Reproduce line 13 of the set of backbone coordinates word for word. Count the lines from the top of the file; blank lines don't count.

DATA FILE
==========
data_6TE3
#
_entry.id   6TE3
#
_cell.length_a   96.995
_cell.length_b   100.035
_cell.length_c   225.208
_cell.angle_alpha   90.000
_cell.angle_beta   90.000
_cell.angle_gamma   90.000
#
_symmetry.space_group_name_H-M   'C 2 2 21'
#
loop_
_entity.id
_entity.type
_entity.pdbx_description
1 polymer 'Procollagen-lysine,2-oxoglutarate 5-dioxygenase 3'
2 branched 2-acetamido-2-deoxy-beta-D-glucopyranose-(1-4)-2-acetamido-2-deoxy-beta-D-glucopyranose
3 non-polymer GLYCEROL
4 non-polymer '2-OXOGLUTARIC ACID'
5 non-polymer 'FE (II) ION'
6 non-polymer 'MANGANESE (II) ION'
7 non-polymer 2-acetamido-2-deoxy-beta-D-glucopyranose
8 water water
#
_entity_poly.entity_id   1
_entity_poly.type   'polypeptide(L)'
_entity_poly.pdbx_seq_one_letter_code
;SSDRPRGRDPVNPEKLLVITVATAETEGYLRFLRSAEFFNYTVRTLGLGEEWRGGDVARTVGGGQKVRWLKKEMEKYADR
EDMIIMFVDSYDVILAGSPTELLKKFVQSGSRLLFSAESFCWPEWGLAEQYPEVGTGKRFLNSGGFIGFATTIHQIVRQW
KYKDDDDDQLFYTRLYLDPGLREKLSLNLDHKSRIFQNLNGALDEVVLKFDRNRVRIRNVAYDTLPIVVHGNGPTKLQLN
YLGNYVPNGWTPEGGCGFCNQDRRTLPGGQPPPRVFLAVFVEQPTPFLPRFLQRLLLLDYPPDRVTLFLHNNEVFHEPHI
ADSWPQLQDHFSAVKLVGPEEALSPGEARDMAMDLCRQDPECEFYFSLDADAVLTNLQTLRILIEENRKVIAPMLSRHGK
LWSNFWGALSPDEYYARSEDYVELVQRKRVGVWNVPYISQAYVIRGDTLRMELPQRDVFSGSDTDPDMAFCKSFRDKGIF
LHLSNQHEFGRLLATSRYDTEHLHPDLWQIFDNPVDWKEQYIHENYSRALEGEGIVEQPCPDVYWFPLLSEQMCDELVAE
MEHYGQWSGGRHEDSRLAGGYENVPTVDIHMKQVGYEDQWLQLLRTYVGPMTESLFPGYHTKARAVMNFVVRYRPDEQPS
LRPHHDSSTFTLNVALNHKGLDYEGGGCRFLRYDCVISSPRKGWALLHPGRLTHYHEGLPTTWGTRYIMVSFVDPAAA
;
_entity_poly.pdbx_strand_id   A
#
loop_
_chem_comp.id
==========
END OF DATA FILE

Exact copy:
#